Commands by pkiller (1)

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Stream and copy a video from lan
Requires a listening port on HOST eg. "cat movie.mp4 | nc -l 1356 " (cat movie.mp4 | nc -l PORT) Useful if you're impatient and want to watch a movie immediately and download it at the same time without using extra bandwidth. You can't seek (it'll crash and kill the stream) but you can pause it.

Find usb device in realtime
Using this command you can track a moment when usb device was attached.

Strace all signals processes based on a name ( The processes already started... ) with bash built-in
Especially for sysadmins when they don't want to waste time to add -p flag on the N processes of a processname. In the old school, you did ; $ pgrep processname and typing strace -f -p 456 -p 678 -p 974... You can add -f argument to the function. That way, the function will deal with pgrep to match the command-line. Example : $ processname -f jrockit

Include a remote file (in vim)
Like vim scp://yourhost//your/file but in vim cmds.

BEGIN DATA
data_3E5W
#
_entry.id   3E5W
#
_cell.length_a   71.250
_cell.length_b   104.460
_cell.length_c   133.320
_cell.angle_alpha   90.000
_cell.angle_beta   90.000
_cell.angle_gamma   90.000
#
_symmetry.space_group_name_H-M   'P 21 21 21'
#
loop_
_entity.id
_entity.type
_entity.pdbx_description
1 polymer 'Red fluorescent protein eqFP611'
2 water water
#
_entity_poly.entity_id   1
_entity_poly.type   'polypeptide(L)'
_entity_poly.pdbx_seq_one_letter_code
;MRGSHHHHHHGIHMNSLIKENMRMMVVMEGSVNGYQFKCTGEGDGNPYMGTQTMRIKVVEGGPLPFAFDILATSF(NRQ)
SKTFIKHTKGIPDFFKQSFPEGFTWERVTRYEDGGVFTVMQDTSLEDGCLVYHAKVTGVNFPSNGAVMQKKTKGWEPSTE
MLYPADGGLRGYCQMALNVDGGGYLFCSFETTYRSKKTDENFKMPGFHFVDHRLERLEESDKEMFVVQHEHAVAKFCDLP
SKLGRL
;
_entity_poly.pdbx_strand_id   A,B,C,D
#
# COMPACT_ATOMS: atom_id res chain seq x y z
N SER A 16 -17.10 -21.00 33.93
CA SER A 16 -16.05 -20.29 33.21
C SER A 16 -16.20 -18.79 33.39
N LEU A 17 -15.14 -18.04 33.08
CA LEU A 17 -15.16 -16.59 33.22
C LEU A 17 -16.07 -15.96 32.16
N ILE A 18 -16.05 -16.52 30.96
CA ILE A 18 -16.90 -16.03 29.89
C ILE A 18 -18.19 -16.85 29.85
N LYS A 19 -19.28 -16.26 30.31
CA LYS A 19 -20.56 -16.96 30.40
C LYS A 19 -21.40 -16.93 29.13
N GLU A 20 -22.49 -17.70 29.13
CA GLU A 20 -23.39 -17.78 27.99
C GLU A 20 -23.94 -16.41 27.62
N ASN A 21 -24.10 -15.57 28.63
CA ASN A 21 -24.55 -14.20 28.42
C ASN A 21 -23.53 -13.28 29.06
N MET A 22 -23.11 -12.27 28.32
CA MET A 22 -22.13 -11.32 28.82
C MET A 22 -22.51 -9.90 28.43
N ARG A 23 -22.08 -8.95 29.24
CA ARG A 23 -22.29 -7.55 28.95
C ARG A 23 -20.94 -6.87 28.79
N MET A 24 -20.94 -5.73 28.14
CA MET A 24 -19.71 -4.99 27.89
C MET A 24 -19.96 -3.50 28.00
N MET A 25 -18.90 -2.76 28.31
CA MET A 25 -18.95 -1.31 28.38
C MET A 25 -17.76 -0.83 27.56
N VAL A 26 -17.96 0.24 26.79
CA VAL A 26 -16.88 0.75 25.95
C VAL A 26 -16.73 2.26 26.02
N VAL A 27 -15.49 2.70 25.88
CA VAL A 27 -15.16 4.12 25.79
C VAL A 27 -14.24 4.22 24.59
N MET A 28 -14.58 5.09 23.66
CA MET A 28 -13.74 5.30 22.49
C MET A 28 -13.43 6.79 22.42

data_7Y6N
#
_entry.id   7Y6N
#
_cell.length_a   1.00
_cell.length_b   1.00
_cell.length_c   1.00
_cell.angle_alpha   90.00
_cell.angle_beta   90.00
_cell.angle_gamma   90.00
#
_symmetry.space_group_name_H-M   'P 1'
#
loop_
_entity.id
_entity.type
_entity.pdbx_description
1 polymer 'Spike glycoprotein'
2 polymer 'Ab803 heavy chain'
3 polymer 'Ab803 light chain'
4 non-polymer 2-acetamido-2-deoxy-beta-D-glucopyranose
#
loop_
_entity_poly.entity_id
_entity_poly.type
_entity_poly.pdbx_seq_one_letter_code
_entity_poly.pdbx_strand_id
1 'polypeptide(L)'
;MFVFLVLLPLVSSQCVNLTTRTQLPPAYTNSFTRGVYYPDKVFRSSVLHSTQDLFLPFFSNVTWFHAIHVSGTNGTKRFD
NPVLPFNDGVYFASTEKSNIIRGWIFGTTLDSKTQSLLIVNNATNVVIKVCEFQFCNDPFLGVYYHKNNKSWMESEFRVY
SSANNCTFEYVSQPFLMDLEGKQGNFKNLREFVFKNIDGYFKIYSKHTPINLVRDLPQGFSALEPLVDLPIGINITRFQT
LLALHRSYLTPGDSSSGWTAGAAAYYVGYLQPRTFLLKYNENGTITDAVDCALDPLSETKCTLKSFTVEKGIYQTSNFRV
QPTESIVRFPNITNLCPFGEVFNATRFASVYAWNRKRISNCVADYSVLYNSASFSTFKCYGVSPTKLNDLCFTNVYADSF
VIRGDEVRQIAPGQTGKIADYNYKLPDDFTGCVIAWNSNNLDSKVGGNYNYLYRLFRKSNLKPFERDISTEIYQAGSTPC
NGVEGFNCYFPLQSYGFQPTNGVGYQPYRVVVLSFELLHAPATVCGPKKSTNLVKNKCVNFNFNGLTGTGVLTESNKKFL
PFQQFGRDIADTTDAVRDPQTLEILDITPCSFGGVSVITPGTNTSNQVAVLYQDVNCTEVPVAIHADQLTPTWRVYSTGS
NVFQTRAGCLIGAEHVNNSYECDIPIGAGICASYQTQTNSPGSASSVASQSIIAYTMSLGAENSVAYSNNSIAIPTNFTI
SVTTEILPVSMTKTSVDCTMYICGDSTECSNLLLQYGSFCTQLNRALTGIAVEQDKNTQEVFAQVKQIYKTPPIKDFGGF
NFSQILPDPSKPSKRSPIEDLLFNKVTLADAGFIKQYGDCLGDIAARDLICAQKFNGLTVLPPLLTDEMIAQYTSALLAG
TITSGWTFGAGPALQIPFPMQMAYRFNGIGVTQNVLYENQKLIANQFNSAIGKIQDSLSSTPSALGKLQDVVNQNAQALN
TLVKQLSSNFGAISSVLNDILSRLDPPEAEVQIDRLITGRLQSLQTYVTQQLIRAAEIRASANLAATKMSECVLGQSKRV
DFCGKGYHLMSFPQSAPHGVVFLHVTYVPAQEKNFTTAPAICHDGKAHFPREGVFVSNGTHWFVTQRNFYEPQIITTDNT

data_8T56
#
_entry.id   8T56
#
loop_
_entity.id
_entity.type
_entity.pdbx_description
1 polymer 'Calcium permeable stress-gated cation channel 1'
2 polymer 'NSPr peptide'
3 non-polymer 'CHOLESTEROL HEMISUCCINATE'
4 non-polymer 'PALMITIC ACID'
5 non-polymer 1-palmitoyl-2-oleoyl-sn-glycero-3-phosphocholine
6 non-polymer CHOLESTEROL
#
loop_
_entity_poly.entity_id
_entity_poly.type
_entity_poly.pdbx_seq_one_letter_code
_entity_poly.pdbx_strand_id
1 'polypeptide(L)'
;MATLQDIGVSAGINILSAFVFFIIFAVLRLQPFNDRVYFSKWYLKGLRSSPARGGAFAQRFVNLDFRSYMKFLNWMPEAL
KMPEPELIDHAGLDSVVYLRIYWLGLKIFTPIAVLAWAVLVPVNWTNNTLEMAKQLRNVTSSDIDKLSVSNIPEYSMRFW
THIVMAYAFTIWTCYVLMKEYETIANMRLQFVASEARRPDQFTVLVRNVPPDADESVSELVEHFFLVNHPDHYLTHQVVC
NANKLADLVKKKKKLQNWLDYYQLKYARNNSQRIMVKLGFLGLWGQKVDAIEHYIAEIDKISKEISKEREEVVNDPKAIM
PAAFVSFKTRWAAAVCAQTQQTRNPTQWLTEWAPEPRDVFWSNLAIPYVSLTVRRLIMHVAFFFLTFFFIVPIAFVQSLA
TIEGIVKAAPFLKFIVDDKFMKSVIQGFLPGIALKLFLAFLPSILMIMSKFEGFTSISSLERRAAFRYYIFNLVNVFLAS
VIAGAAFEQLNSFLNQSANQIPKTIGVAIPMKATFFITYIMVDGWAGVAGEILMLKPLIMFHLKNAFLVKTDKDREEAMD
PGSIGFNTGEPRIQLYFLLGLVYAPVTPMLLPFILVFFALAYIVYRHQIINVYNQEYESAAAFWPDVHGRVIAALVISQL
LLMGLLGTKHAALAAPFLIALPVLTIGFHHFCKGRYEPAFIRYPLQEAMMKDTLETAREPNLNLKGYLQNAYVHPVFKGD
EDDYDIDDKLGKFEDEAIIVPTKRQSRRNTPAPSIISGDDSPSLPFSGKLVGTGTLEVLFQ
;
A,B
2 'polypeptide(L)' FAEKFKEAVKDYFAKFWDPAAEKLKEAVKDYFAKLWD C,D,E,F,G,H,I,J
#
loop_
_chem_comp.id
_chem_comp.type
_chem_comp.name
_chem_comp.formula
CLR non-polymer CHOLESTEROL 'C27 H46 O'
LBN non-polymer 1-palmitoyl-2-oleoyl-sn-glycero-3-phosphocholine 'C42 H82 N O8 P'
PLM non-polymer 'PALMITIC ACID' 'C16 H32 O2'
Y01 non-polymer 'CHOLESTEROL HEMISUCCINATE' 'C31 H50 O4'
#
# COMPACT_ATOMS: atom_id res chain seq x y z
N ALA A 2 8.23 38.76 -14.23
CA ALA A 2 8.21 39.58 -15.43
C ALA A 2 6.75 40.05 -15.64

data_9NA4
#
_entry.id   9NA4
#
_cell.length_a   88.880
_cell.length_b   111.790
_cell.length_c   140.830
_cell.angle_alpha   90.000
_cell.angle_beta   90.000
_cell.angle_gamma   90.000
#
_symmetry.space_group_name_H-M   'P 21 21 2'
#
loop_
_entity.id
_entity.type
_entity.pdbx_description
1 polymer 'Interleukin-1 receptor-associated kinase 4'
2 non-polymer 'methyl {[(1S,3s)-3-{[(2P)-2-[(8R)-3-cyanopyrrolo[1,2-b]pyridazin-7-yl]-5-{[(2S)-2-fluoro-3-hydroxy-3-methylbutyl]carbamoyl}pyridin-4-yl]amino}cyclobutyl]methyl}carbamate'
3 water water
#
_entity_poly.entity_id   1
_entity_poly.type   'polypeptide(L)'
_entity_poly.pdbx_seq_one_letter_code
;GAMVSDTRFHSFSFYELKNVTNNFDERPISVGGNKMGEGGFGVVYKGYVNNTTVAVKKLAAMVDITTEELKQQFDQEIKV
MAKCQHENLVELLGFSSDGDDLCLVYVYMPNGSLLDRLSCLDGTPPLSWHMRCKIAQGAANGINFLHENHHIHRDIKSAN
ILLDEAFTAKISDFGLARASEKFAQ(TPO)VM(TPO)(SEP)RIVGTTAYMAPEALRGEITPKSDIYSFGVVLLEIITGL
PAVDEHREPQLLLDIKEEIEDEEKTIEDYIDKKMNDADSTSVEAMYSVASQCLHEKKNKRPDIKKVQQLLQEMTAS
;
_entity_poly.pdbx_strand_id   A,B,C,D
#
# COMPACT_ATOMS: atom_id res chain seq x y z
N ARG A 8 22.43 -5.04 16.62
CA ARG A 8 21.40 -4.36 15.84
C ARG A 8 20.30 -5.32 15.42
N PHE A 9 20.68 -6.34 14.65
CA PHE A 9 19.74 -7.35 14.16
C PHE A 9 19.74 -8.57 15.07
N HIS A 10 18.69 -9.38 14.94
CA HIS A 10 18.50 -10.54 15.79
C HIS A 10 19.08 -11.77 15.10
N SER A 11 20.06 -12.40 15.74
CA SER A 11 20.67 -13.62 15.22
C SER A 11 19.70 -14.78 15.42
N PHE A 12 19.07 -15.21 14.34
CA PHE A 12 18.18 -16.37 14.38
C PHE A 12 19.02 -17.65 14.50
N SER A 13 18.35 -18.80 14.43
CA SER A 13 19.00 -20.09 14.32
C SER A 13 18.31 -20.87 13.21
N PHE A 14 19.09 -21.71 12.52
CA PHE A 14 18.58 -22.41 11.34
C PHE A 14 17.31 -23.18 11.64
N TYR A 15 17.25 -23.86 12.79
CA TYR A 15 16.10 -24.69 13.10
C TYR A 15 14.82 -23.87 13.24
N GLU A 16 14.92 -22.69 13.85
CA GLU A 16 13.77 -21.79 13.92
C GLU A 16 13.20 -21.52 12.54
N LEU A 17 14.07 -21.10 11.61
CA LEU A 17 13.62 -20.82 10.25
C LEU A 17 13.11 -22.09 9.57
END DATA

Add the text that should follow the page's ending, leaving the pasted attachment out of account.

Efficiently print a line deep in a huge log file
Sed stops parsing at the match and so is much more effecient than piping head into tail or similar. Grab a line range using $ sed '999995,1000005!d' < my_massive_file

Getting a domain from url, ex: very nice to get url from squid access.log

Capture video of a linux desktop
Proper screencast with audio using ffmpeg and x264, as per http://verb3k.wordpress.com/2010/01/26/how-to-do-proper-screencasts-on-linux/

pretend to be busy in office to enjoy a cup of coffee
Dialog's gauge widget accepts progress updates on stdin. This version runs dialog once and updates it every second. There's no need to use timeout which causes screen flicker since it restarts dialog for each update.

Run a program transparently, but print a stack trace if it fails
For automated unit tests I wanted my program to run normally, but if it crashed, to add a stack trace to the output log. I came up with this command so I wouldn't have to mess around with core files. The one downside is that it does smoosh your program's stderr and stdout together.

Which processes are listening on a specific port (e.g. port 80)
swap out "80" for your port of interest. Can use port number or named ports e.g. "http"


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